Many Baldwin Park High School students don’t matriculate to traditional universities, so the school is a prime proving grounds for this vocational training center. Gale Banks is a vested believer that manual arts are more economically important to California’s economic recovery than liberal arts. In his speech at the Baldwin Park High School Automotive Training Center Grand Opening, Banks asked, “Who’s going to manufacture, diagnose, and install durable goods – including automobiles? That’s how you create wealth. Distributing wealth is called payroll.”
An avid sci-fi reader and futurist, Banks added, “Servicing the [coming] ‘green’ agenda will require knowledgeable, technical minds – people who are both manually and mentally skilled.” Turning to the Baldwin Park students, he concluded, “You are the future of California.”
The $3 million facility has a 90-student annual capacity during the day and will also be open for fee-based adult education at night.
In addition to Gale Banks, local automotive celebrities who spoke at the ceremony included Gaspar “Gas” Ronda, a legendary Ford factory A/FX drag racer who remained in the area after retiring from racing. Randy Ritchey, owner of Performance Associates and son of legendary tuner Les Ritchey, also worked the Baldwin Park podium, speaking as a potential employer of the Automotive Training Center students. The Grand Opening culminated in tours of the facility’s classroom, research/computer area, repair bay with five lifts, and 3,000-horsepower dyno cell.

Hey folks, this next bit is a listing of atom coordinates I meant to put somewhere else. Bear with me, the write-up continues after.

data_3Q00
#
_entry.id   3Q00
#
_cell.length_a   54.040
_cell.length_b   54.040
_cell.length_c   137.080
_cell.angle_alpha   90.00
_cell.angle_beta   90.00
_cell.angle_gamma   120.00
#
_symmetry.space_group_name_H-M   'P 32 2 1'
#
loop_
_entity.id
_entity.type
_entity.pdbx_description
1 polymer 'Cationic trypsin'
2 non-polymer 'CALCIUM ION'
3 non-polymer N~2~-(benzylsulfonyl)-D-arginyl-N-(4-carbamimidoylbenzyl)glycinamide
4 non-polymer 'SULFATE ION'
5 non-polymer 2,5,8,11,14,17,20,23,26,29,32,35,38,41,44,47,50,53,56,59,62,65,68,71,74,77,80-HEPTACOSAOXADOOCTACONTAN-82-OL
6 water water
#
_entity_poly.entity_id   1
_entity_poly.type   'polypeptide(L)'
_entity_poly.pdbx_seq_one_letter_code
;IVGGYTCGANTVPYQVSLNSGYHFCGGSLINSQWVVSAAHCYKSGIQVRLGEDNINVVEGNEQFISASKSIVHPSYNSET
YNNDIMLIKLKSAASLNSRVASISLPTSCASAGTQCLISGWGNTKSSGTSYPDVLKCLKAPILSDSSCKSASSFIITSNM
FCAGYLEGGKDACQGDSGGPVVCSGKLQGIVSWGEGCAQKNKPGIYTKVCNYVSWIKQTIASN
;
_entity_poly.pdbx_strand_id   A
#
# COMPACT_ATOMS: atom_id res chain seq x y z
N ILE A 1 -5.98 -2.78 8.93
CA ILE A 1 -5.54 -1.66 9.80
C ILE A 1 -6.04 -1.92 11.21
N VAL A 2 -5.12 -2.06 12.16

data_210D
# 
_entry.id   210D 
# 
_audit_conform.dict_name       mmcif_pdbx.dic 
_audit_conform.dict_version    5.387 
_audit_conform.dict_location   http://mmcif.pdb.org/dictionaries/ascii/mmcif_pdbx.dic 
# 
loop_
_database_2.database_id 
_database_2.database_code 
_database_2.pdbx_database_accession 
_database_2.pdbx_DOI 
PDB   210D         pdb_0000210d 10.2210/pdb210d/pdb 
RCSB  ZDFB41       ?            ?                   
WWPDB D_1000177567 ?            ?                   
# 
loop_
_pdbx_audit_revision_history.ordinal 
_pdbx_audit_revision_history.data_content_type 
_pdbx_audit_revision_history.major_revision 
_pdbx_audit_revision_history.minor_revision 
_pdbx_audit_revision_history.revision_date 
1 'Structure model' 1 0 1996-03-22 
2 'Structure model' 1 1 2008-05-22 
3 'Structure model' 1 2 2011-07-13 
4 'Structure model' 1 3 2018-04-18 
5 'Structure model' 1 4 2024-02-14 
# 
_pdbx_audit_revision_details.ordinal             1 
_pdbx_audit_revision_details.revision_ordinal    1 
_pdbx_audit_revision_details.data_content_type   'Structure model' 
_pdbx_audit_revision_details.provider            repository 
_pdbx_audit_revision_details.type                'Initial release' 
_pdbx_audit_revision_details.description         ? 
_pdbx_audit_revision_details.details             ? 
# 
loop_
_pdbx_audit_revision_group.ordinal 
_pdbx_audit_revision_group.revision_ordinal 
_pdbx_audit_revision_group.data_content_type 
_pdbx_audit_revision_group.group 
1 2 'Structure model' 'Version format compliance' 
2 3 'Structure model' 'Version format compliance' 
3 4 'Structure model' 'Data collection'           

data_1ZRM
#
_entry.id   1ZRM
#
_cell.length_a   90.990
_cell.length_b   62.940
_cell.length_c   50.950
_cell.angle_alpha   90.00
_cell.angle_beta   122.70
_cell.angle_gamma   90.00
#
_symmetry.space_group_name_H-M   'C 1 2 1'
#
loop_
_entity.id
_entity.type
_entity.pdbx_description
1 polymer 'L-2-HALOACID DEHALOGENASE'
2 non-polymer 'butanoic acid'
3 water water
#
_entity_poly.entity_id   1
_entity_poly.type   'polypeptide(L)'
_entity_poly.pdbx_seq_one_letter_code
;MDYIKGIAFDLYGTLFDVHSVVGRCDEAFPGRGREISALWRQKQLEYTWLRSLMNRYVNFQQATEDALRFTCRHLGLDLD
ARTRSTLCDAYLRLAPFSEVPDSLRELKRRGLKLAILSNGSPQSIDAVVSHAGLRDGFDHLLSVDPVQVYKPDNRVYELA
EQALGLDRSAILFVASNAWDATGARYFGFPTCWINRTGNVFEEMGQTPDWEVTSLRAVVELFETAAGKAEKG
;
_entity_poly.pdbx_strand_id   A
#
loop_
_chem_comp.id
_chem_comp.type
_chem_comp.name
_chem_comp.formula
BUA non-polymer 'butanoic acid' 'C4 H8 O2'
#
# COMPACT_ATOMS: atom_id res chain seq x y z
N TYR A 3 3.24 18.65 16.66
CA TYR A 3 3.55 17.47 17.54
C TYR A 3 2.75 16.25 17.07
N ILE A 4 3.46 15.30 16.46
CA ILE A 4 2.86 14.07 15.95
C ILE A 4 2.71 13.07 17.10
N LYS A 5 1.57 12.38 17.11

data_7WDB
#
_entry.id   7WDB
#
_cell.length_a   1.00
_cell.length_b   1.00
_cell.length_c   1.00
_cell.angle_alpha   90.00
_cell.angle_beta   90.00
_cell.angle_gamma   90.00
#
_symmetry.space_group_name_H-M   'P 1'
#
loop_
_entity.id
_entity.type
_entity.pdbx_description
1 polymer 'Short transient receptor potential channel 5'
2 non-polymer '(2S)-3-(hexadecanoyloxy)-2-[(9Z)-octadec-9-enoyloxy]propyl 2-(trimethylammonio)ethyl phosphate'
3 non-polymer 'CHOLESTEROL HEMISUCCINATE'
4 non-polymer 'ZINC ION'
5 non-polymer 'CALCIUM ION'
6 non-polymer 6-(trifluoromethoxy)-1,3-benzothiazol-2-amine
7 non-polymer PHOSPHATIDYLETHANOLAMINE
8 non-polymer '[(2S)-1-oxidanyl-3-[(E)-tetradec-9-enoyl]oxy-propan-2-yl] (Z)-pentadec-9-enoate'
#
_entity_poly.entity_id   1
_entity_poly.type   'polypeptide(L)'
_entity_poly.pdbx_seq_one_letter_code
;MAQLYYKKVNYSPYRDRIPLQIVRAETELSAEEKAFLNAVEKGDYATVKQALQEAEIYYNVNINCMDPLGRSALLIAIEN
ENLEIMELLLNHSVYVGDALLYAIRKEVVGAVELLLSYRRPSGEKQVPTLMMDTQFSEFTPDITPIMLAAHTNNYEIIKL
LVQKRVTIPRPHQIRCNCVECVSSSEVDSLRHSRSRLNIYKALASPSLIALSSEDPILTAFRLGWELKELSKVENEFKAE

The Center has a capacity of 90 high-school students per year. (Superintendent Skvarna pledged that auto-program students must maintain a specified all-class GPA to be in the program.) The Baldwin Park Auto Training Center offers training toward ASE Certification in engines, engine management controls, electrical systems, charging/starting systems, air conditioning, brake systems, and suspension and steering. The program’s ultimate goal is placing graduates in high-tech automotive jobs that can pay $50 or more per hour.